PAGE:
In recent years, there has been an explosion of interest in the early origins of adult health. A growing body of evidence documents that maternal health before conception, prenatal and perinatal exposures, and conditions in childhood play critical roles in health over the life course. While the broad outlines are clear, scientific understanding of the multiple and interacting influences on child health and their role in later health continues to evolve rapidly. With attention to the role of the family in shaping the conditions of early life, this symposium will focus on children’s health and development. Health disparities are set in motion very early in life, and a theme of the conference is to further our understanding of the mechanisms through which such disparities emerge and are sustained across the lifespan.
Bio-social influences on early childhood health
Knowledge of the biological underpinnings of later health that are set in motion before birth or very early after birth is growing rapidly, as is the understanding of how biological processes interact with social conditions to produce health risks or supports for children. In this session, we will explore what is known about early bio-social influences on health, including new approaches to measuring pre-disease health processes through the use of biomarkers. The session will take a developmental perspective on health over the life course, with attention to how compromised health unfolds across the early life course.
Lead Speaker: David Barker, Heart Research Center, Oregon Health and Science University
Christopher Kuzawa, Department of Anthropology, Northwestern University
Steven Haas, School of Social and Family Dynamics, Arizona State University
Nathan Fox, Department of Human Development, University of Maryland
Role of family dynamics in children’s health
Children’s family experiences have been implicated in a range of physical and psychological health problems including metabolic syndrome, cardiovascular disease, internalizing symptoms, and externalizing and risk behaviors. Parents can promote child health in their roles as sources of emotional security and attachment, as models for health behaviors, and as engineers of children’s everyday environments and experiences. Conversely, parents’ physical and psychological health problems and behaviors, family conflict, and neglect or abuse of children undermine children’s well-being in ways that can have long-term health implications. In this session we focus on the mechanisms through which family experiences influence physical and psychological health in childhood and beyond.
Lead Speaker: Patrick Davies, Department of Clinical and Social Psychology, University f Rochester
Barbara Morrongiello, Department of Psychology, University of Guelph, Ontario
Dennis Drotar, Division of Behavioral Medicine and Clinical Psychology, Cincinnati Children’s Hospital
Douglas Coatsworth, Department of Human Development and Family Studies, Penn State
How is the broader social environment linked to dimensions of the family that are critical to children’s health?
Family socioeconomic status (SES) is a critical factor in health disparities among children. Families provide the social and material resources children need for development. Some of those resources reside within families, but children are also linked to the broader social environment through their families. Family SES influences exposure to upstream or meso-level factors (e.g., schools, neighborhoods, health care systems) that play a role in children’s health. This session will address the interactive effects of biological processes, family processes, and the social and physical environments on children’s early health.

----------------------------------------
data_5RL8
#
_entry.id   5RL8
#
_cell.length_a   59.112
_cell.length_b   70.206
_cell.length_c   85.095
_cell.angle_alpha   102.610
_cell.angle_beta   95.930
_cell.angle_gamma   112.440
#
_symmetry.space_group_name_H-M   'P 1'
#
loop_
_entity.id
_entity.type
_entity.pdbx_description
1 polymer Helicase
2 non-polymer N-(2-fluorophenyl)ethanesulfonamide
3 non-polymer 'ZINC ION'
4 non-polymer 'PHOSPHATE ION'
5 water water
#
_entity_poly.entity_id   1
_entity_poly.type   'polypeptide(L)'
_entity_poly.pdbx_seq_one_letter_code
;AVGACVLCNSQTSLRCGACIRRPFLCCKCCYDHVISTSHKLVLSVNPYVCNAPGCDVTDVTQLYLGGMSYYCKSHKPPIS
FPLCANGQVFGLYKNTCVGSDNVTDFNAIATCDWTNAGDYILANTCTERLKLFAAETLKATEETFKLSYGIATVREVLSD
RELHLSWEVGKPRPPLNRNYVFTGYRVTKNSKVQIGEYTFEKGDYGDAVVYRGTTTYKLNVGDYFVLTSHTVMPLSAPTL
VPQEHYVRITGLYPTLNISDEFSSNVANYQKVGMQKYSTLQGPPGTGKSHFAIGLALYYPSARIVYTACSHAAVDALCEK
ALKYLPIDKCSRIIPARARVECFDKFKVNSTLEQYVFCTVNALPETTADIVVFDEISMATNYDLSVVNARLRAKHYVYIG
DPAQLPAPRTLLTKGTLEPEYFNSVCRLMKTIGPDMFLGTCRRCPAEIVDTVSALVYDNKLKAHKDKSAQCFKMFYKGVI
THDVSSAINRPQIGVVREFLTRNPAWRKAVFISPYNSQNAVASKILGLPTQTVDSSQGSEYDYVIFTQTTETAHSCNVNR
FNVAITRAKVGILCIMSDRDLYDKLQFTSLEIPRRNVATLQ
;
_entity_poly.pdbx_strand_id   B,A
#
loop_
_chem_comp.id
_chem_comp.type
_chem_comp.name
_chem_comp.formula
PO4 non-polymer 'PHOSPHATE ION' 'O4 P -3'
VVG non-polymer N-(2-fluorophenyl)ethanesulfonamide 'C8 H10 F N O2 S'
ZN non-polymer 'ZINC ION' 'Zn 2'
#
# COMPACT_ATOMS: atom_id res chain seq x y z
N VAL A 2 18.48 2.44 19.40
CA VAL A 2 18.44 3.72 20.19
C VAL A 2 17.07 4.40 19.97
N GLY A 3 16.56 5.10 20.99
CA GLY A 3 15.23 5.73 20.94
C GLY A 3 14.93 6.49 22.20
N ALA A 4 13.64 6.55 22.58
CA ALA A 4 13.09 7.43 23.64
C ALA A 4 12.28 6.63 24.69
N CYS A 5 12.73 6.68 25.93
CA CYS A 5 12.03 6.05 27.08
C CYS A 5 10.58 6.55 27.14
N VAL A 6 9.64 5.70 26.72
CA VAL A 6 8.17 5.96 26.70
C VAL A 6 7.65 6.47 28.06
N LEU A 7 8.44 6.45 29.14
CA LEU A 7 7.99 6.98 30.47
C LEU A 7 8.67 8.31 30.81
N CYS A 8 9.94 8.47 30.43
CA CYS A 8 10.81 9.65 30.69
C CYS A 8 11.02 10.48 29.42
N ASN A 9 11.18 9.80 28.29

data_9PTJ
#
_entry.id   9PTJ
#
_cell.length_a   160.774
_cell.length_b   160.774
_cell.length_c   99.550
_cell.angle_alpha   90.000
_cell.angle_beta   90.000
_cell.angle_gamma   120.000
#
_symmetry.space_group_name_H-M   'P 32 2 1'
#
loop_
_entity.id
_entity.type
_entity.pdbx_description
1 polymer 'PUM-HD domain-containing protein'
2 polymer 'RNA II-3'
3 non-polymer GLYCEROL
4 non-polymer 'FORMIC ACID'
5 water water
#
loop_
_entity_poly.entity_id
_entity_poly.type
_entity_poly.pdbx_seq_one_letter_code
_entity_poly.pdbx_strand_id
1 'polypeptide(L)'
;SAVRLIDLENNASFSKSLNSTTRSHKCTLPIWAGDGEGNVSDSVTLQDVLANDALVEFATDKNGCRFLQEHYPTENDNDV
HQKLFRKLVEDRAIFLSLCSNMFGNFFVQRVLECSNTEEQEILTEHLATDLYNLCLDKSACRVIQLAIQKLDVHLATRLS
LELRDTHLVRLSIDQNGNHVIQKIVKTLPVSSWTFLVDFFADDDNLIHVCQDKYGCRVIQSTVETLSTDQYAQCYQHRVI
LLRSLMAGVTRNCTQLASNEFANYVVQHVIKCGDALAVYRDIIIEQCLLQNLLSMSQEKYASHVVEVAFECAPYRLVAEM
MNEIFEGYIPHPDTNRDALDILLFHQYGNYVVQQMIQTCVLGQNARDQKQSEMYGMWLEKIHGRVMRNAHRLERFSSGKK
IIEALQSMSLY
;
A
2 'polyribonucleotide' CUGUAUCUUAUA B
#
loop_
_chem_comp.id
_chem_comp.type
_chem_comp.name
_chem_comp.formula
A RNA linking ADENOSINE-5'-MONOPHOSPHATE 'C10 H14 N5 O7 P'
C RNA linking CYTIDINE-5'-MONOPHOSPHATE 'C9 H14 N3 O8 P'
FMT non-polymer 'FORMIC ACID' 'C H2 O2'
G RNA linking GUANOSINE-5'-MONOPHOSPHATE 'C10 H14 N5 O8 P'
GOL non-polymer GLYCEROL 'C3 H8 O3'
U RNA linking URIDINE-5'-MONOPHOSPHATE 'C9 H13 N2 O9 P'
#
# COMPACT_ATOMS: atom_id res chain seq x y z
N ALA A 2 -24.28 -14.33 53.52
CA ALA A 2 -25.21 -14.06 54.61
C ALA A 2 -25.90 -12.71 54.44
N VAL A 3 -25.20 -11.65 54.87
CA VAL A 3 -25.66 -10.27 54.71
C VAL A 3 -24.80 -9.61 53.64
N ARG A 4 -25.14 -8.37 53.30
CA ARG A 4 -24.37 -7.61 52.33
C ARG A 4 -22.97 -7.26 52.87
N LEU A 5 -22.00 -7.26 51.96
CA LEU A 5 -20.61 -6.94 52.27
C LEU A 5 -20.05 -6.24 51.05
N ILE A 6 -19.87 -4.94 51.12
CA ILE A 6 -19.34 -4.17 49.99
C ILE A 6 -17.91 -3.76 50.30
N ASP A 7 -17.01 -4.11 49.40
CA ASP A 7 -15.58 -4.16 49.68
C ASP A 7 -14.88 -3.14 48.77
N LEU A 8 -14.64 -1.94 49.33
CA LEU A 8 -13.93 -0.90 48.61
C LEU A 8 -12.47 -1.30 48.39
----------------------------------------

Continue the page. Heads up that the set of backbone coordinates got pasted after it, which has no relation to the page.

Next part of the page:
Lead Speaker: Nancy Reichman, Department of Pediatrics, Robert Wood Johnson Medical School
Marianne Hillemeier, Department of Health Policy & Administration, Penn State
Brian Finch, Department of Sociology, San Diego State University
Thomas Glass, Department of Epidemiology, Johns Hopkins Bloomberg School of Public Health
Impact of social policies and programs on children’s health
The United States spends more money on health care than any other nation on earth. In the face of its investments, however, our nation continues to experience higher rates of child mortality and chronic health conditions than other developed countries. Many of these health problems track into adulthood, creating an enormous burden for families and for the larger society, as well as lost opportunities for productive adult lives. The scope and magnitude of children’s health problems and their long-term implications demand an agenda for action that is informed by research on the social ecology of children’s health. This session will focus on social programs and policies aimed at enhancing children’s health and health behaviors, particularly programs and policies that involve the family.
Lead Speaker: Lisa Berkman, Harvard Center for Population and Development Studies
Paul J. Chung, Departments of Pediatrics and Health Services, UCLA
Patricia O’Campo, Center for Research on Inner City Health, University of Toronto
Rebecca Kilburn, RAND Child Policy, RAND Corporation
Symposium organizers greatly appreciate sponsorship from The Eunice Kennedy Shriver National Institute of Child Health and Human Development; The following organizations at Penn State: Population Research Institute; Children, Youth and Families Consortium; College of Medicine; Clinical Translational Science Institute; Prevention Research Center; the departments of Sociology, Human Development & Family Studies, Health Policy & Administration, Biobehavioral Health, Anthropology, Psychology, Labor Studies; and Women’s Studies Program.
Landale, N. S., McHale, S. M., & Booth, A. (Eds.). (2013). Families and child health. New York: Springer
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